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I don't regularly check my brakes out because to be honest, I don't put hardly any miles on my truck. I rotate my tires every 5000 miles yet I’ve only put 4000 miles on it in the last 2 years.

 

I drive it basically only during the fall for hunting season and if it snows bad during the winter.

 

2 weeks ago a stop light changed and when I hit the brakes the antilock kicked in. I could tell something was wrong immediately. When I got home I found that the front rotor broke apart. It had rusted through at vents.

 

After fixing that a few days later I could hear a squeak coming from the rear brakes. I took those apart yesterday.

 

The caliper side has full pad wear. Yet the backside has only a spot with about 1/2 inch wear.

 

Why such different in wear on the backside.

 

Also is the drum portion simply for the emergency brake only.

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The drum inside is only used for the emergency brake. As for the uneven pad wear you need to check and make sure the caliper is able to slide in and out on the pins. This can be done by removing the pads, pushing the piston all the way in, installing the caliper and trying to slide it in and out. If it won't move you found the problem! I'm sure others will chime in with some advice too  :thumb1:

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This is the hardest on any vehicle is to use it in-frequent. Like you admitted to using it in the fall year for hunting so I can bet the rotors are filled with mud and what not. Then if you use in the winter time for snow then your adding salt to the mix which absolutely kills the rotors in a quick hurry along with other metal parts. If it was me I would be washing the under body more often to prevent the standing of salt and mud on any parts. This is one of the reasons I've still got my factory OE rotor and brake parts yet (except brake pads).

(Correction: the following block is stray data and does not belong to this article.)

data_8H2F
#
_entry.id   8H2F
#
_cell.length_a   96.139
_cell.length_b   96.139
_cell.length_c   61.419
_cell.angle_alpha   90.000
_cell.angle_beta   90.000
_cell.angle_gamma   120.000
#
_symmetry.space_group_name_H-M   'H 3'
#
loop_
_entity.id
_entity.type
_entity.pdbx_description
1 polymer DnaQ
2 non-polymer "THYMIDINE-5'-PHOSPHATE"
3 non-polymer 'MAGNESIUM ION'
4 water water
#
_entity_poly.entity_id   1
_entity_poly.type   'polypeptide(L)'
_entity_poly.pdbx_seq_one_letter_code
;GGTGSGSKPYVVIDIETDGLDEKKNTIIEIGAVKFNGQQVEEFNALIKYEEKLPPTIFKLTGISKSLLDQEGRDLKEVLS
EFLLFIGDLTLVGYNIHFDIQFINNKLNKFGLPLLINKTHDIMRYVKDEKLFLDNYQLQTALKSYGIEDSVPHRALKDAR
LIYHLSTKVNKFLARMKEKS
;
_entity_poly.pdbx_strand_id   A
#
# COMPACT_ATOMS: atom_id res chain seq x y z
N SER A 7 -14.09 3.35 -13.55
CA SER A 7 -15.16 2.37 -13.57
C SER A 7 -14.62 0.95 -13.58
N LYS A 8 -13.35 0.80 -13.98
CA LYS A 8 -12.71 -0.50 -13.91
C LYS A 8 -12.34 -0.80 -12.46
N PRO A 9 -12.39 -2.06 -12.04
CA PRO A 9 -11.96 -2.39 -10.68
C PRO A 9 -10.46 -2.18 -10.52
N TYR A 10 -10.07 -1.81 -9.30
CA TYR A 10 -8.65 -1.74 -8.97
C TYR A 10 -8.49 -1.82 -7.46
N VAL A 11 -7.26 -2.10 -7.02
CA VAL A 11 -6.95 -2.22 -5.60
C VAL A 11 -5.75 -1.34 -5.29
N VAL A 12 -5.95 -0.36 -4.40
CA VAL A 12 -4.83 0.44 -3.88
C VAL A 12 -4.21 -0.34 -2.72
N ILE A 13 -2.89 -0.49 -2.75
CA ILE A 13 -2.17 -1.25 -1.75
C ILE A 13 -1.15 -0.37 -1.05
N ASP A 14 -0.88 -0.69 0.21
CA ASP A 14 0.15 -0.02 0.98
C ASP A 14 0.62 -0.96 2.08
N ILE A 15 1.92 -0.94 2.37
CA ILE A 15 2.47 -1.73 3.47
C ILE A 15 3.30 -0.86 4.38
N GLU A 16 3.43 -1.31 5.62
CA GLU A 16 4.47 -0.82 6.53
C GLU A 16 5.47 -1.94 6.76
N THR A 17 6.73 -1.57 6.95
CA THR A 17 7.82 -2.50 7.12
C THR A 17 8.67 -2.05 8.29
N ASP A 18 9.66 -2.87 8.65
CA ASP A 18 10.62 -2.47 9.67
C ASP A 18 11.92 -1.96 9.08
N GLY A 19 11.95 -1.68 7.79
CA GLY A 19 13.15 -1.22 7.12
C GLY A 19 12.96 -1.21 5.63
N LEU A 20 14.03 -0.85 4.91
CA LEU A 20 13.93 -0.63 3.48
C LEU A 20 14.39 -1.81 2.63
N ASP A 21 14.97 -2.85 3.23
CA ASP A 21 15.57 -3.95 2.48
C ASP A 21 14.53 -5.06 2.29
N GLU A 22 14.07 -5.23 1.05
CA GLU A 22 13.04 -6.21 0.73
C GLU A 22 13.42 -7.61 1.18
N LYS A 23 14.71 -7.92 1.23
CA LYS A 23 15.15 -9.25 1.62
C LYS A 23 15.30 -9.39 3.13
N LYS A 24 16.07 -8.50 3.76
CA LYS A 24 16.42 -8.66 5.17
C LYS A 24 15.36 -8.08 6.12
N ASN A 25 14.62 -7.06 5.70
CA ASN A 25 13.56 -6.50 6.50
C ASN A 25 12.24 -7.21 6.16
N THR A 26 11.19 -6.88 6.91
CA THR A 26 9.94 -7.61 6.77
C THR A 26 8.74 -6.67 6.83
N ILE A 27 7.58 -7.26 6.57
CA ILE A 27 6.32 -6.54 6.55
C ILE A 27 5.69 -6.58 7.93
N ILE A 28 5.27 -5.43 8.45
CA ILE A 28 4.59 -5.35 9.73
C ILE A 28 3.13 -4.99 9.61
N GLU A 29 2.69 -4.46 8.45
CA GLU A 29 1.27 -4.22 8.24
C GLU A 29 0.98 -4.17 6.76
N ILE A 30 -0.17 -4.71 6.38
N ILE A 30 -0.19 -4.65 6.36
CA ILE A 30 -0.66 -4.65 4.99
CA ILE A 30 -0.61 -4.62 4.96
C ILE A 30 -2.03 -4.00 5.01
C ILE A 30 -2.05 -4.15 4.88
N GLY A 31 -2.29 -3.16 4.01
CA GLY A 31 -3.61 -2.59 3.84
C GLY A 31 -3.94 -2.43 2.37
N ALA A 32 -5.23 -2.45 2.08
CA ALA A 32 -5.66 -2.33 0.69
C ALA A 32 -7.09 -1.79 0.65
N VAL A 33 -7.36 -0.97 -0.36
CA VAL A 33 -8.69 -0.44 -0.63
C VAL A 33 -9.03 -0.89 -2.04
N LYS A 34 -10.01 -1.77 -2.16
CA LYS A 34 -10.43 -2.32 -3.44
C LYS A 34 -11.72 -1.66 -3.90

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Can you use a turkey baster to empty it? I don't like pumping the brake pedal to the floor. Can cause you problems when your travel is longer than normal. If you want to replace your fluid, just suck out what you can and then keep adding new fluid. Or spend $50 on a motive brake bleeder that runs under pressure and run it out the caliper hoses till clear. No pumping of brake pedal. This is my preferred method.

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When I had a motorhome Id drive it weekly to the grocery store. I use my 4 wheel drive every change I get on my truck. My philosophy is to use my equipment frequently even if you don't go very far. You gotta start making a point to drive your truck more often. Will solve a lot of problems down the road.

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Can you use a turkey baster to empty it? I don't like pumping the brake pedal to the floor. Can cause you problems when your travel is longer than normal. If you want to replace your fluid, just suck out what you can and then keep adding new fluid. Or spend $50 on a motive brake bleeder that runs under pressure and run it out the caliper hoses till clear. No pumping of brake pedal. This is my preferred method.

 

I wouldn't use a turkey baster...

 

 

Reason why. I would rather remove all four calipers and allow the system to drain out of each open line. Pull apart all four calipers and clean them out and inspect everything. Seals, piston fit, etc. Then bleed the system out as you reload the system. But make sure to clean out the reservoir the best you can. If you have to pull the roll pin and remove the reservoir and rinse it with solvent and dry to keep more debris from running into the system. As for bleeding I prefer a full long stoke every time this way to keep the full length of the bore in use so the day comes when you need it you'll have it. But if you continue to short stoke it then you might wind up eating the seals off the master cylinder piston.

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